A team of researchers working at the Harvard-Smithsonian Center for Astrophysics has announced the finding of a triple-star system – one that also as has a stable orbit planet in it. In their paper published in The Astronomical Journal, the team describes how they came to see that a binary system once thought to be a single star, was actually a pair of stars orbiting one another, and how that led to the revelation of the triple-star system.
The report reveals two distant stars orbiting each other and a closer third star which would appear 40 times as large as our sun. Two robotically controlled telescopes – one in Arizona, and one in South Africa – determined the gas giant planet KELT-4Ab was orbiting two separate stars which had always appeared to be one. The brighter third star will make it easier to study both the star itself and the nearby planet. “Known planets with three stars appearing in their sky are rare. This new discovery is just the fourth, and it has caused excitement in the space community because it is the closest one yet, allowing for a better look than has been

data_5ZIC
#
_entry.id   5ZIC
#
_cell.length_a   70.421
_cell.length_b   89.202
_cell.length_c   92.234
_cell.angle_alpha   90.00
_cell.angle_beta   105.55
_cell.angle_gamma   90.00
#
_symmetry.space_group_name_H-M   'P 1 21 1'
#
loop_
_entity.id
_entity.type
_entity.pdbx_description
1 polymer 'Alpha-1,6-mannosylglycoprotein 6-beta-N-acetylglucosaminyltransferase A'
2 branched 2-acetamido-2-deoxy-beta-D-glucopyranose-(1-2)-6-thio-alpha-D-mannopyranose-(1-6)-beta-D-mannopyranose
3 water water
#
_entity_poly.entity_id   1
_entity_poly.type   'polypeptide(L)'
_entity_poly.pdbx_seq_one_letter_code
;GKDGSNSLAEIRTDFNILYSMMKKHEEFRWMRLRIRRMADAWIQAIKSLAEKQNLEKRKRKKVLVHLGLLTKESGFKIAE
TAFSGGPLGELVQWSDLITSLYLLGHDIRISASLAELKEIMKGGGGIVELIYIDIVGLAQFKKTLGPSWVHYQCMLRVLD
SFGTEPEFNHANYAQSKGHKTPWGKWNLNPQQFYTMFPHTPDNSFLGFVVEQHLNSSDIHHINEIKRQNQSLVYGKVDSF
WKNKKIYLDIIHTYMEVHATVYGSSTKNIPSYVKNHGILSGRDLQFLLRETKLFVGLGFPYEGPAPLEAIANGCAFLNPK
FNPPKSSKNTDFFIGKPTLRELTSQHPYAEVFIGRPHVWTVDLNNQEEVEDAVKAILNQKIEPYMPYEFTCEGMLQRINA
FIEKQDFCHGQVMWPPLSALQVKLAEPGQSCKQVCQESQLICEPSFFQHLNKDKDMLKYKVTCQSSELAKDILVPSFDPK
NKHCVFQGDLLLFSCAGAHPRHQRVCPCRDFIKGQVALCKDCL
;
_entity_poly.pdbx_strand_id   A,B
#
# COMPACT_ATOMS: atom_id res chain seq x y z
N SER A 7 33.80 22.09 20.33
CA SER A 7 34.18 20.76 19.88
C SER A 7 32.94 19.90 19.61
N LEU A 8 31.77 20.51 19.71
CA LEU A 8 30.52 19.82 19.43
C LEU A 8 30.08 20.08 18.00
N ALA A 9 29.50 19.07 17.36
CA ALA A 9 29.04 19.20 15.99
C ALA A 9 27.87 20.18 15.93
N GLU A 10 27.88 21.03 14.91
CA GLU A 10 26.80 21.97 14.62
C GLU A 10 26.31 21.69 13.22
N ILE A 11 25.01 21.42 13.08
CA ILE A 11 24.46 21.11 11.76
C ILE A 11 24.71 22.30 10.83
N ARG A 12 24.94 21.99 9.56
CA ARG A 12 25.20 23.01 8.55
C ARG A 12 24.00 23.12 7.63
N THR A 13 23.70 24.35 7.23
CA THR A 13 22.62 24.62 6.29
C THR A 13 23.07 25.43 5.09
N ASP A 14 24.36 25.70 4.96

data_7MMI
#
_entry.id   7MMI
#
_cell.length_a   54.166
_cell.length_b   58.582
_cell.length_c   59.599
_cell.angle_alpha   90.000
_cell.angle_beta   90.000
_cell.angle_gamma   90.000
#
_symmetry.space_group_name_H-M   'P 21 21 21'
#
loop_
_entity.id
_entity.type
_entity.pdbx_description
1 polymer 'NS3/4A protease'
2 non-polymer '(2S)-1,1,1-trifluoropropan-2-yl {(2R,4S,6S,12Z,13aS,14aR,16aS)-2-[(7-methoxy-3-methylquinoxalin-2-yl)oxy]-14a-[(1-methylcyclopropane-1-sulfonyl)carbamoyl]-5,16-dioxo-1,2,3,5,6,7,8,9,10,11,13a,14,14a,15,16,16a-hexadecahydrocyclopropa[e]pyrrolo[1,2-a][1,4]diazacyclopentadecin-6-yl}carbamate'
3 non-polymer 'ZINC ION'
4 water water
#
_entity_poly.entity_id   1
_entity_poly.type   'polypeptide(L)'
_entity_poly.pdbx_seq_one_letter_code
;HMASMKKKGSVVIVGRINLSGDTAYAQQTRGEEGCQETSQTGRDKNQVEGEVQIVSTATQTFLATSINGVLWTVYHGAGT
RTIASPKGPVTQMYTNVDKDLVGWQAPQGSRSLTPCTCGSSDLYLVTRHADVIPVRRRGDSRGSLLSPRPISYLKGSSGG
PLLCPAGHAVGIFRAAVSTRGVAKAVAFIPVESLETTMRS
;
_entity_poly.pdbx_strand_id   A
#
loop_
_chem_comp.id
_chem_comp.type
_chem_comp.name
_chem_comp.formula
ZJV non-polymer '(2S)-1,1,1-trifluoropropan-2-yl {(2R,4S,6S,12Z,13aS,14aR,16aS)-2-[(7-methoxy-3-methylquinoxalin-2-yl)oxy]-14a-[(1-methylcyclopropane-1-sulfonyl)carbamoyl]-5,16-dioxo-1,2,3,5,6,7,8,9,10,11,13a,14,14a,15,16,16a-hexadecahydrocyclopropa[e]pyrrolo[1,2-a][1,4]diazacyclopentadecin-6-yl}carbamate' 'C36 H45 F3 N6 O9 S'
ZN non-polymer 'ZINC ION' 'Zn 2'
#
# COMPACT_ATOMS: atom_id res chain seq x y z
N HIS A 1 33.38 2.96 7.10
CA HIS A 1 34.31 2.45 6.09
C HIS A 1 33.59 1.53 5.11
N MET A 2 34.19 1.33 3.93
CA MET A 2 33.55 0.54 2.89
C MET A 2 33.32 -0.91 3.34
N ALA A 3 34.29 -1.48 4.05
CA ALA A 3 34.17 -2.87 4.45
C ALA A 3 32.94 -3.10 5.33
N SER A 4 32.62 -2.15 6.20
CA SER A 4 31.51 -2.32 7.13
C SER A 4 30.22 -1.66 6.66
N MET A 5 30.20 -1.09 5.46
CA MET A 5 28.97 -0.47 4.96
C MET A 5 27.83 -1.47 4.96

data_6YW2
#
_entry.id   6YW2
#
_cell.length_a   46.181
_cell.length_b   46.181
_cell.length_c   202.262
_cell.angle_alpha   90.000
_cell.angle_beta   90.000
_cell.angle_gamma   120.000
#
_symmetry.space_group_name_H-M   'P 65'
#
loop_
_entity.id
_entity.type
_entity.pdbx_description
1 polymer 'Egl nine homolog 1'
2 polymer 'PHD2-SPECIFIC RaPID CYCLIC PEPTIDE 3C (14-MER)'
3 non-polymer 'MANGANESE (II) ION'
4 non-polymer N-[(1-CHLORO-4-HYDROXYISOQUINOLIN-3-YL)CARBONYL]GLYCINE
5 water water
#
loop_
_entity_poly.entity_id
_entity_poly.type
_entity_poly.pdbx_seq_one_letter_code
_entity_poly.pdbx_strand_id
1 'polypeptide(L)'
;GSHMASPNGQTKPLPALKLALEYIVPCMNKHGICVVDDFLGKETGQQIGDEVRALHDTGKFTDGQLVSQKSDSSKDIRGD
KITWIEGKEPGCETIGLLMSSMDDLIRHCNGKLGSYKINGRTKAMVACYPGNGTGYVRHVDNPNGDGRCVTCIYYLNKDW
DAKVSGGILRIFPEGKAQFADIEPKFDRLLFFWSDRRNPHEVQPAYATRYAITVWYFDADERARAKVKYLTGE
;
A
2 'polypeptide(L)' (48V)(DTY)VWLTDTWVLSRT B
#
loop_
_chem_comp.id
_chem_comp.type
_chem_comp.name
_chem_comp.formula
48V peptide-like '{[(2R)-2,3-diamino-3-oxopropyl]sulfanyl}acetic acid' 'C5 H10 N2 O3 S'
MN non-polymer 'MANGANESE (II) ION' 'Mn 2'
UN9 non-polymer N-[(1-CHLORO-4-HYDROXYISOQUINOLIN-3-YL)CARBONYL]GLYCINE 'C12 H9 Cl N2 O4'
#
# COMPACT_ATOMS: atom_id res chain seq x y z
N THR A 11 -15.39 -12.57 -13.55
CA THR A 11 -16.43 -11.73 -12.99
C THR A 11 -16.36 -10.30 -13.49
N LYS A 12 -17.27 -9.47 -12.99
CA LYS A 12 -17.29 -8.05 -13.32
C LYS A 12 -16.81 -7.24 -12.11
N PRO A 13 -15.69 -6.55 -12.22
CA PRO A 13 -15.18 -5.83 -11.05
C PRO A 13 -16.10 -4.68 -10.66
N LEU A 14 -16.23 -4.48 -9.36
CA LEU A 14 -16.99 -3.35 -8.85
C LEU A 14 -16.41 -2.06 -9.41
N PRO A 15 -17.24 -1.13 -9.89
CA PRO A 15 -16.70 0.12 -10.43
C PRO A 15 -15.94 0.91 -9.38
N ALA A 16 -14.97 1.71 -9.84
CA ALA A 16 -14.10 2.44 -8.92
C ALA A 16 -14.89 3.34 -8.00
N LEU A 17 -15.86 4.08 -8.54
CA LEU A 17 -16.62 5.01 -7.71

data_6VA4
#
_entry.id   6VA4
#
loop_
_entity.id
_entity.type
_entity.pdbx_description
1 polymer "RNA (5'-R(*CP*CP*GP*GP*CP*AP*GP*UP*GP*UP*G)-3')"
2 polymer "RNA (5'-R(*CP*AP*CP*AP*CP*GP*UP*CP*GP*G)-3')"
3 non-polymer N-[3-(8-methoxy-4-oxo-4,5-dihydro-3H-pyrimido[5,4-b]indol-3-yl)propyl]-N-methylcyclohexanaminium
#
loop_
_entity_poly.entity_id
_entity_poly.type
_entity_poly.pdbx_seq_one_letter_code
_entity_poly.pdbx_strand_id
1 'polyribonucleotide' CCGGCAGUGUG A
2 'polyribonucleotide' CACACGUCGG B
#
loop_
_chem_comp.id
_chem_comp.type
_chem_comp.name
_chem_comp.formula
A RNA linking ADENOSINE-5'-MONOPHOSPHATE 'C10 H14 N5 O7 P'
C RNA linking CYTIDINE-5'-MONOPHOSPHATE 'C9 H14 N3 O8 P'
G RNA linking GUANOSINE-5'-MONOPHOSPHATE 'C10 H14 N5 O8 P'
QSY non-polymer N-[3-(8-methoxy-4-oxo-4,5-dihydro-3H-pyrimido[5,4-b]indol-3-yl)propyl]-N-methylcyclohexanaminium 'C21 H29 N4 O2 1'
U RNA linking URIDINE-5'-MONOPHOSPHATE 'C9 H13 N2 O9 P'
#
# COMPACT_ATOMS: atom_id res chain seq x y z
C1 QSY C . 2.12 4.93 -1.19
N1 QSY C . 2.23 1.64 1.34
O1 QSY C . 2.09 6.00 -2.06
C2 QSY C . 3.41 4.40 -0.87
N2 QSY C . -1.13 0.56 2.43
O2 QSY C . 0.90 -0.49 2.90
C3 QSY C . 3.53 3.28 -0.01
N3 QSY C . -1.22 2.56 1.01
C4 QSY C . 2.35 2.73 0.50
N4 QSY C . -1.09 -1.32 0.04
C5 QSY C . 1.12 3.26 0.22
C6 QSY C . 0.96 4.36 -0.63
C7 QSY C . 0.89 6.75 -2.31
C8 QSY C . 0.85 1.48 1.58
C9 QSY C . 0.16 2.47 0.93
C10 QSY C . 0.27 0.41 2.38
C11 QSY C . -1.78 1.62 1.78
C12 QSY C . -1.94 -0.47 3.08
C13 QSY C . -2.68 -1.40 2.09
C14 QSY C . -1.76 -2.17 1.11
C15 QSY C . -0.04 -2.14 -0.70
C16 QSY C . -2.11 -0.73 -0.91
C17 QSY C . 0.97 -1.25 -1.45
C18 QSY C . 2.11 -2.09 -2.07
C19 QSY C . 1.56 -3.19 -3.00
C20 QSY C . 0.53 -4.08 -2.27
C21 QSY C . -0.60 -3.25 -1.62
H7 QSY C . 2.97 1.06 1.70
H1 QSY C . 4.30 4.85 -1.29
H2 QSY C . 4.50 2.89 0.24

possible with the other finds.”
“The environment in which this planet exists is quite spectacular,” add Maciej Konacki from the California Institute of Technology, adding that “With three suns, the sky view must be out of this world – literally and figuratively.”